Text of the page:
PHILADELPHIA (CBS) — More Philadelphia schools are going to remote learning starting Wednesday. The rise in COVID cases has led to staffing shortages.
That marks 92 School District of Philadelphia schools going virtual until at least Friday. The school district will then figure out how to proceed next week.READ MORE: Study Finds It Will Cost Nearly $900 To Take Family Of Four To Eagles Game In Three Years
This has left many parents and kids struggling to adjust.
A rep from the school district says the pandemic has forced them to constantly pivot. And while their top priority is to ensure that students are learning, it has to be in a safe environment.
The list of schools gone virtual for the week is now at 92 schools.
“Where we don’t have the staffing, we’re not going to have students in buildings,” School District of Philadelphia spokesperson Monica Lewis said.
While the district’s preference is to have schools open, they made it very clear that it has to be done safely.
But the initial decision to temporarily close nearly seven dozen schools due to COVID-related staffing shortages didn’t come down until Monday night.
On Tuesday, some families scrambled as they tried to figure out their childcare dilemma.
“Given that we have kids in different schools — some are virtual, doing classes at home then another one in-person — so it’s very, very inconvenient,” Ajibola Lateef said.
Some students with in-person instruction at Masterman School were a little shaken up Tuesday after at least one student was sent home.
“One person in our class had COVID and they had to go home but they made the rest of us stay because we’re vaccinated and have masks on,” student Abibat Lateef said.
“If they can just allow the kids to go virtual it would be better because of the rate of infection. It’s really high,” Temi Lateef said.
The main reason students are going virtual is that the district says if there isn’t enough available staff, students will have to learn from home.READ MORE: Serena Williams Hints At Retirement, Says She's "Evolving Away From Tennis"
“Information is coming in at a very fast pace and will require us to make decisions that could change at the drop of a hat, so we don’t want to give a date and say that we’ll know by X date when something’s going to happen,” Lewis said.
“It’s not unusual, and as parents, things happen all the time and you just have to be ready to do your best with it,” parent Victoria Harrison said.
Philadelphia Federation of Teachers President Jerry Jordan, who’s been calling for a return to virtual learning, released a statement Tuesday evening, calling Tuesday “chaotic and entirely untenable.”
He says over 90% of Philadelphia schools reported staffing shortages. Jordan reiterated his call for a pause on all in-person learning district-wide.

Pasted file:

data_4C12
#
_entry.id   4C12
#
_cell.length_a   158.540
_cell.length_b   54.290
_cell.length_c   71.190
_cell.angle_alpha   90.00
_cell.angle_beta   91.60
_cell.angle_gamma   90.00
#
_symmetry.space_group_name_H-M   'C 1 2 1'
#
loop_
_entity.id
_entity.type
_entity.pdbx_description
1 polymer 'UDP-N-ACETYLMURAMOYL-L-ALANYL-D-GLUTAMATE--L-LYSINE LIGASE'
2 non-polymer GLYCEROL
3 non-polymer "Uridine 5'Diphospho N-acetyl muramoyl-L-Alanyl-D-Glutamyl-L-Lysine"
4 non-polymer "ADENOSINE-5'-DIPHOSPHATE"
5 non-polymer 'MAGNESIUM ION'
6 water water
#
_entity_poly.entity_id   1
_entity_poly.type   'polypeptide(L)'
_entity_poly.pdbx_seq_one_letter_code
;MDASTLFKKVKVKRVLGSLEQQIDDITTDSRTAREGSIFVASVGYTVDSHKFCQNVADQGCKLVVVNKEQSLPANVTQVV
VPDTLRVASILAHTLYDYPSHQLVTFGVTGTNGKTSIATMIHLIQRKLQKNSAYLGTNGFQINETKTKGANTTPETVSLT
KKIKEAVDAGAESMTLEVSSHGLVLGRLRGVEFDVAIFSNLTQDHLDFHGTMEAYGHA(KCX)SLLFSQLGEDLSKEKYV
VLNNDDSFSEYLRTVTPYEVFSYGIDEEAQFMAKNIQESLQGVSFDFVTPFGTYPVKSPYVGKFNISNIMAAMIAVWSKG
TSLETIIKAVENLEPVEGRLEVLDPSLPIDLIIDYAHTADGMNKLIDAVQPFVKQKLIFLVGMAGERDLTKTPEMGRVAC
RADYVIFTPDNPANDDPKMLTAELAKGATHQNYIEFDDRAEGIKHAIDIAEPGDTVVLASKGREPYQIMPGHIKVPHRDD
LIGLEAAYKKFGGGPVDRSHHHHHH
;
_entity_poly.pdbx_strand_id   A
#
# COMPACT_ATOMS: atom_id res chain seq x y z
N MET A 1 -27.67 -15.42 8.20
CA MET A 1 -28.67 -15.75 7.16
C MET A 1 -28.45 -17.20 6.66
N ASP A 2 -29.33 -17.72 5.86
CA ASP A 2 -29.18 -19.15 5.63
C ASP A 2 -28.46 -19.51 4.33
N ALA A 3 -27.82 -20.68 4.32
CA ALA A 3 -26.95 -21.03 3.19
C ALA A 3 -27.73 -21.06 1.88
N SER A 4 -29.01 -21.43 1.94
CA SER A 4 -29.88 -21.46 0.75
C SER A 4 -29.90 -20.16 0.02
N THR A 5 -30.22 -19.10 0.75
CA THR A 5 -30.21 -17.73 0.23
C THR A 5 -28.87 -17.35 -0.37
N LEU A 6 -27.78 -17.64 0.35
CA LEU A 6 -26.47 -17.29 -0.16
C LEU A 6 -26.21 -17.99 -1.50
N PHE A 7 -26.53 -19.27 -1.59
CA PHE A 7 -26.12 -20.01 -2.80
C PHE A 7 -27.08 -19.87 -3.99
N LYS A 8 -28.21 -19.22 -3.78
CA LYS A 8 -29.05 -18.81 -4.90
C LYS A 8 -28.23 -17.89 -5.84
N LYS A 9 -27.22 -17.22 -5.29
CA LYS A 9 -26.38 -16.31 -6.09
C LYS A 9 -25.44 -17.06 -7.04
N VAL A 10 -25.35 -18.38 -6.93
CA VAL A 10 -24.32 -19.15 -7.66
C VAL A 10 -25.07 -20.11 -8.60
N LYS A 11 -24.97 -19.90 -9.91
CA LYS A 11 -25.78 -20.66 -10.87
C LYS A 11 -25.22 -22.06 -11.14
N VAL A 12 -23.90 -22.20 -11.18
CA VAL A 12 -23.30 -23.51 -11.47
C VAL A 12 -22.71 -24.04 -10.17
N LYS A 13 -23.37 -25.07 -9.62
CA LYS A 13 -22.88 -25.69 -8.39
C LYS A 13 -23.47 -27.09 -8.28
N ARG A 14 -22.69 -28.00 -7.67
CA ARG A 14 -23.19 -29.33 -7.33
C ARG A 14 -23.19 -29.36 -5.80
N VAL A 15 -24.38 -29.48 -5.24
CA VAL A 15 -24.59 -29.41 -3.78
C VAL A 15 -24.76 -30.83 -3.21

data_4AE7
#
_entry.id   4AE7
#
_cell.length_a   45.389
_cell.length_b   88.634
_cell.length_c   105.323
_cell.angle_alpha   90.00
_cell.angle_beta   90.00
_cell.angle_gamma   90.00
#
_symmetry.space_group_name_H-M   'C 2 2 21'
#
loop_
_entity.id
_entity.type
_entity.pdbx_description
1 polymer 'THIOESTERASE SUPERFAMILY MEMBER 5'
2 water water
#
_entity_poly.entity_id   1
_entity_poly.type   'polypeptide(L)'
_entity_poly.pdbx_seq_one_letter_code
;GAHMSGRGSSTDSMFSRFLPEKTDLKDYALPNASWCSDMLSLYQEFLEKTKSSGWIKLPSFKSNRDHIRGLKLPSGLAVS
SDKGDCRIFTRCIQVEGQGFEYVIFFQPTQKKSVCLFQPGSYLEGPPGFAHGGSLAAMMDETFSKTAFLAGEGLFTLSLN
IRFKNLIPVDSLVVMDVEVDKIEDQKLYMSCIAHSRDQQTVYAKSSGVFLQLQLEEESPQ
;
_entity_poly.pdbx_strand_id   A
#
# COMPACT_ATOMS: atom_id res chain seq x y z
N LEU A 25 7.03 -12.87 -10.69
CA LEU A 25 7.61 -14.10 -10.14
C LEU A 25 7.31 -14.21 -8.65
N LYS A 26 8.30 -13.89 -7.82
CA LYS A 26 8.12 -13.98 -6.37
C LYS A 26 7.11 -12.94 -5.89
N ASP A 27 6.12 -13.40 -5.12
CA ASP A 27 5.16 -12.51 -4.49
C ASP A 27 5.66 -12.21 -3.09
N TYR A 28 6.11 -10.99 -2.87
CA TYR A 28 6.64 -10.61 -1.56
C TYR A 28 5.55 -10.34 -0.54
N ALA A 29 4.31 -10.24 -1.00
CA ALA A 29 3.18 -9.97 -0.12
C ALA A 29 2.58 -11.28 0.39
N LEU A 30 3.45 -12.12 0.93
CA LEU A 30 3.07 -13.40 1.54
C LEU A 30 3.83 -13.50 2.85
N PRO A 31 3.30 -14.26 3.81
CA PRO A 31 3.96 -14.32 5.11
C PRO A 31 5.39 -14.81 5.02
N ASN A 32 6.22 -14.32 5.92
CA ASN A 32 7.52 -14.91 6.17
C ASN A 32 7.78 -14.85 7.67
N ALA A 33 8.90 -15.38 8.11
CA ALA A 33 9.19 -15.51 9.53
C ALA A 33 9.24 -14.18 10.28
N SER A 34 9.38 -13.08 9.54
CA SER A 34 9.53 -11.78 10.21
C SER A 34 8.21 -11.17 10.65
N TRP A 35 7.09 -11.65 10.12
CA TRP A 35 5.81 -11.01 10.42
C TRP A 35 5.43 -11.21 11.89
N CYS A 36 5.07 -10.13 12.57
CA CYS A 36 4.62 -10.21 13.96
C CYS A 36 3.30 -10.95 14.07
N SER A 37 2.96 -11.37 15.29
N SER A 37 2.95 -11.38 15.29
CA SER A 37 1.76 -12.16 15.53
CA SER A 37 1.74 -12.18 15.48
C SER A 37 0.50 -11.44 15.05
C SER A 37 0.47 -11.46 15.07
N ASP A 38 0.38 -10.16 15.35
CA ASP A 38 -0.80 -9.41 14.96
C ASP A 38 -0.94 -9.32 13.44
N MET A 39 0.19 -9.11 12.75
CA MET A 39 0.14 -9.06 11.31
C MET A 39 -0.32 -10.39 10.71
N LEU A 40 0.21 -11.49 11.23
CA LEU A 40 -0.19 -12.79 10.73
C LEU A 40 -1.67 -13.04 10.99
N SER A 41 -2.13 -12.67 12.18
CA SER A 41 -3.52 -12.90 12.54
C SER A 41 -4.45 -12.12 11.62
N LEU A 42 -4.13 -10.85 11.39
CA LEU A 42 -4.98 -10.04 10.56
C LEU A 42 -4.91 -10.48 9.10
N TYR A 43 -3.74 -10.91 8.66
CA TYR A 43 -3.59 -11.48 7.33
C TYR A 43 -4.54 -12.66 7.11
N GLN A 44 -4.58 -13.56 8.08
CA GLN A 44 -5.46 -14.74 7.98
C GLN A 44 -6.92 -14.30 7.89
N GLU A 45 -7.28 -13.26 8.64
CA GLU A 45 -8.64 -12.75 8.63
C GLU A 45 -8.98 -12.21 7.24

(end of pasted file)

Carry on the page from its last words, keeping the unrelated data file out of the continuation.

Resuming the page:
Eyewitness News was at South Philly High School on Tuesday, which is one of the three locations where families can go if they need tech support. The other two locations are at the Fitzpatrick Annex Building and Martin Luther King High School.
The centers are open this week from 9 a.m. to 3 p.m., but on Wednesday, they close at 5 p.m.
Many students had already returned their Chromebooks after returning to in-person learning and will now have to pick up what they’ll need for the next few days after the district’s decision to temporarily close nearly seven dozen schools due to COVID-related staffing shortages.
Some parents are concerned these surprise disruptions will affect the quality of their children’s work.
“I’m really confused about that because I’m a little worried about what they are learning right now,” Cecilia Figuereo, who was dropping off her child at Masterman, said. “For example, my daughter was sent home in December because she was next to another child, but nobody was teaching her.”
In a social media post, State Rep. Jordan Harris, who represents South Philly, said: “First, Philly schools made the right choice in closing buildings this week. Second, it was done in a completely unacceptable way at the last minute with poor communication to teachers, staff, parents, and students.”
Harris added this was more than likely going to be the case, and that the district shouldn’t have waited until the 11th hour to announce the closures.
The school district says they continue to follow guidance from the Philadelphia Health Department’s health and safety protocols including:
- Mandatory mask wearing for students and staff regardless of vaccination status;
- Vaccine requirements for staff and student-athletes;
- Weekly COVID-19 testing for employees and on-site COVID-19 testing for students who present with COVID-like symptoms during the school day;
- Enhanced cleaning protocols during the school day and for several hours after the school day ends at every school using EPA-approved cleaning products;
- Air & surface purifiers in all instructional spaces, gyms, cafeterias and offices;
- Maintaining touchless hand sanitizer stations and school supplies to support frequent hand washing and sanitizing by students and staff
Click here to view the list of 92 schools moving virtual from Tuesday, Jan. 4 through at least Friday, Jan. 7.MORE NEWS: 20 Delaware Firefighters Heading To California To Help Battle McKinney Fire
CBS3 reporters Alecia Reid and Wakisha Bailey contributed to this story.